1996 Dodge Neon speedometer failure - and fix?

My daughter owns a 1996 Dodge Neon. The speedometer has failed after working intermittently. This is not a new problem – it actually started in 2004. She used to be abled to hit the dash and the speedometer would work for awhile. She contacted a repair shop regarding this problem and was told the entire speedometer would need to be replaced at a cost of $250. Being a graduate student, funds are limited for her, this was not an option. Therefore, for the past few years, she has been using the rpms as a guide to how fast/slow she is traveling. She feels uncomfortable taking the car on the road, thus borrows mine from time to time. I have read on the web that the problem might be as simple as “popping the dash” and resoldering the wires. My questions is – how does one “pop the dash”? How does one find the correct wires to resolder? If I chose not to try this myself but rather had someone skilled complete this task (rather than replace the speedometer) what might the cost be? This is my first attempt to find a simple answer to the dilemma of the non-working speedometer. Does anyone have an answer to any of my questions? I know I could just take it to a garage and get it “fixed”, but it would mean so much more to ME if I could do this myself and it would really WOW her! On second thought, I could pass the information on to her and she could complete the repair. I am sure this is something she will not learn in graduate school!

I’ve never done the dash on a Neon. But a Hayne’s repair manual from the local parts store for about $20 will describe the process. The few that I’ve done involve a few clip in plastic parts, lotsof hidden screws, and a few choice phrases that yor mom would wash out your mouth for if she heard.

This is actually a simple procedure on the Neon. Here are the detailed instruction, taken from a website on Neon troubleshooting and repair:

"This is pretty simple and can be done by anyone who has some kind of gauge problem and a soldering iron.

Remove your gauges/cluster: Pop the upper part of your dash off. There are no screws, it just pops straight up and out. Put it in your back seat. The cluster had 4 screws holding it in. The hardest screw to reach is the bottom left screw. I used an offset screwdriver to reach it. Once those are out, the cluster just pops out. You don’t have to worry about unhooking anything.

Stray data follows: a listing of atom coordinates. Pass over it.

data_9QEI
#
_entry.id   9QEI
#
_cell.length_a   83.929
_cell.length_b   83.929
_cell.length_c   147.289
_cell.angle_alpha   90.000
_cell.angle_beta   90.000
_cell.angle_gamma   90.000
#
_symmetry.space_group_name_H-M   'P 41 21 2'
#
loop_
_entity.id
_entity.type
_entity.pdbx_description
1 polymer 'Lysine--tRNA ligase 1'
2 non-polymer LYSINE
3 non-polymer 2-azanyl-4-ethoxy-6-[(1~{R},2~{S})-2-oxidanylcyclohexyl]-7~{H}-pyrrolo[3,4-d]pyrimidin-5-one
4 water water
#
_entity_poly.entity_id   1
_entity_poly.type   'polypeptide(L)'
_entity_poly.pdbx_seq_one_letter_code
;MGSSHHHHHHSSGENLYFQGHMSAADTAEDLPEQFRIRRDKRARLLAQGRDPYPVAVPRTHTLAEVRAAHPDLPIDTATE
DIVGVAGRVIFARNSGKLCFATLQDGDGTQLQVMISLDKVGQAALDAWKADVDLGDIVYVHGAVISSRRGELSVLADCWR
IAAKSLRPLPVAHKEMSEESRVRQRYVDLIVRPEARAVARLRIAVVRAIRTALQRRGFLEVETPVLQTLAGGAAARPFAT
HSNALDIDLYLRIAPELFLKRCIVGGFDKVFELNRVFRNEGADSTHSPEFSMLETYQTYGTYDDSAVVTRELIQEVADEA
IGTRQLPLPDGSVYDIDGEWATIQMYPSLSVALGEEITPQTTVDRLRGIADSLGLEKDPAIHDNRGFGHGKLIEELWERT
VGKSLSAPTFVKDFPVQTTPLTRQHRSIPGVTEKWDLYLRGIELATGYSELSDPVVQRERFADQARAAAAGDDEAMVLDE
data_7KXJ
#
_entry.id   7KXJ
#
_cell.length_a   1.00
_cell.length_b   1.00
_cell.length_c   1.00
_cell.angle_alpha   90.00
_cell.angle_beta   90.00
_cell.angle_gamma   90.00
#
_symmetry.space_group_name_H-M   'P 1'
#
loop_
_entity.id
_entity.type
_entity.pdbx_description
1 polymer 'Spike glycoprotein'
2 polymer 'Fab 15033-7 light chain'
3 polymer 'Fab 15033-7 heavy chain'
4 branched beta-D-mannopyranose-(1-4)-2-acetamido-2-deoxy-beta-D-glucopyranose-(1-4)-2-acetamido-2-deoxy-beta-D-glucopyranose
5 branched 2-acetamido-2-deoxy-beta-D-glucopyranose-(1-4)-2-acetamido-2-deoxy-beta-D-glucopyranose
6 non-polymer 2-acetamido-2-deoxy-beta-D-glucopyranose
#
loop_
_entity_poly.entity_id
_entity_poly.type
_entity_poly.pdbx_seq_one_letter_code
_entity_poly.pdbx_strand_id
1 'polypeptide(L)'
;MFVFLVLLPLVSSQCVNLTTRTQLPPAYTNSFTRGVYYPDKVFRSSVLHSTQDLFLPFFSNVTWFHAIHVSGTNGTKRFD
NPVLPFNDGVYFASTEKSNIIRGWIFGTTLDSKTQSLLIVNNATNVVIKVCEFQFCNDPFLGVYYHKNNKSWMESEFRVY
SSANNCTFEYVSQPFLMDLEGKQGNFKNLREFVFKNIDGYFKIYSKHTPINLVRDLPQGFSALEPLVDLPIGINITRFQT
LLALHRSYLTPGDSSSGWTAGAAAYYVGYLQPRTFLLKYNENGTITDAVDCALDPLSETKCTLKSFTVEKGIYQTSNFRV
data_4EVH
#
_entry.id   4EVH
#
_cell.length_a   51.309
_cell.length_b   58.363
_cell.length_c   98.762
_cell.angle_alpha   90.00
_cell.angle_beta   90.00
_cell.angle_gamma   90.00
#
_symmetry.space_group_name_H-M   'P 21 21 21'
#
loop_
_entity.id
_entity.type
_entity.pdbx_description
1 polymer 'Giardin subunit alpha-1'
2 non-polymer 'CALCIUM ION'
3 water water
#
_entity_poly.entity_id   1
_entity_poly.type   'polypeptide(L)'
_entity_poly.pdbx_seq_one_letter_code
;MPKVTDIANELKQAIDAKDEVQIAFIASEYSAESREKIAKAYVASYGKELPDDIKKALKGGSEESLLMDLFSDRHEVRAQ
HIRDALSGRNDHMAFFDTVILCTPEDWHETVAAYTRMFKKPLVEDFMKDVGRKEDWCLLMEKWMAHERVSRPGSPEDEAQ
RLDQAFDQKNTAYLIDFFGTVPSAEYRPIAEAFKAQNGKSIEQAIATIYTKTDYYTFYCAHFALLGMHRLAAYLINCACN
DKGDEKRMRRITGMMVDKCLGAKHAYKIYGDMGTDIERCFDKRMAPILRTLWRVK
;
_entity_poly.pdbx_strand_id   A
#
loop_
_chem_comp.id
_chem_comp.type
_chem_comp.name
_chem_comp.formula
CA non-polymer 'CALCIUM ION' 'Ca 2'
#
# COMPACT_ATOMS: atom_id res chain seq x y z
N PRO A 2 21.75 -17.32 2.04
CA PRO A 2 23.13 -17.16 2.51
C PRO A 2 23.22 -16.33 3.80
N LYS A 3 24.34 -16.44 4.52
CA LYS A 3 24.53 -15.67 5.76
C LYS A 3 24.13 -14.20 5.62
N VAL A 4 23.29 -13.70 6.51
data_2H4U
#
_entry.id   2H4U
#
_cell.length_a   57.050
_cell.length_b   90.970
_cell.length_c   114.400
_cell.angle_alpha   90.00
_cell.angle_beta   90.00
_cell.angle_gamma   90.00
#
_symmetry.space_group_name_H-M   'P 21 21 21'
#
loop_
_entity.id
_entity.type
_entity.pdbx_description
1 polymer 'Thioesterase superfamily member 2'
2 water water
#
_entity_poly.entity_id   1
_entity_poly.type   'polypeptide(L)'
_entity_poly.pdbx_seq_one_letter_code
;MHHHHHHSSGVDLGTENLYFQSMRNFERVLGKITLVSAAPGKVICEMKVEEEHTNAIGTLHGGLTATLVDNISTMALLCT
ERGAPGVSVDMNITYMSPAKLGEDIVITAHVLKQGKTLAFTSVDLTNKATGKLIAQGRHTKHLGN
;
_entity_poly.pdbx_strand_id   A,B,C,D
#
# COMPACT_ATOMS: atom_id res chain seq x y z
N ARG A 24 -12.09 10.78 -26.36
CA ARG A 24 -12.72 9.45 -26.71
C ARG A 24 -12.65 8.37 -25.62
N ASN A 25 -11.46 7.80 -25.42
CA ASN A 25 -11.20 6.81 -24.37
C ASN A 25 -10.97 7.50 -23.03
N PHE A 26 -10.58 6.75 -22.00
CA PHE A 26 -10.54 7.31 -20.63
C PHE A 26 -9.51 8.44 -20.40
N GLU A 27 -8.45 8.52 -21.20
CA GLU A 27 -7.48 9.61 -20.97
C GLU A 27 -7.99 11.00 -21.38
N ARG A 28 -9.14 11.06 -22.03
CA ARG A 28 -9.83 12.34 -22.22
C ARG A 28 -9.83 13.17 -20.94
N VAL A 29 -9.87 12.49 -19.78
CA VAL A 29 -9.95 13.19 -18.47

Flip your cluster over. Remove the paper protector from the cluster. The screws are #15 Torx head screws. Once the paper is removed, remove ALL of the remaining screws. I believe there are 9 of them, also #15 Torx head. You don’t have to remove the bulbs. Disconnect the 4-pin ribbon cable. Slowly and carefully work the circuit board off of the pins. Try not to crack the circuit board. Once you break the board, this little job is done and you’ll have to find a new cluster.

Once you have the circuit board loose, flip it over and heat up your soldering iron. The points you need to reflow are the 20 joints arranged in four rows of five.

Set your hot soldering iron onto the very top of the soldering joints. There is probably a wire nib sticking out of the solder. Use that. Watch the solder, it will appear to change color. That’s all. It won’t move or anything, just change color. Don’t add any solder to it. Make sure it changes color all the way down. Set the circuit board off to the side for a few minutes to allow it to cool, the reassemble it the opposite of disassembly.

You’ve just successfully reflowed the cold solder joints in your cluster, and you shouldn’t have anymore jumping gauges. If your gauges continue to jump or flicker, then you’ve A) found a way to screw this up or B) have a cracked circuit board and you need to replace the entire cluster."


I know it’s been a few months, but I was wondering if you have fixed the speedometer yet?

I had the exact same problem with my 96 Neon, and it eventually spread to all of the other instruments in the cluster. I finally had my mechanic fix it while he was working on something else, and it wasn’t that expensive to fix. However, this is a known problem in ALL first generation Neons, so don’t waste your money on a replacement cluster. If you still feel up to doing it yourself, I would recommend getting a battery-powered soldering iron from Radio Shack. They don’t get too hot, so the risk of damaging the circuit board is reduced.

Good luck.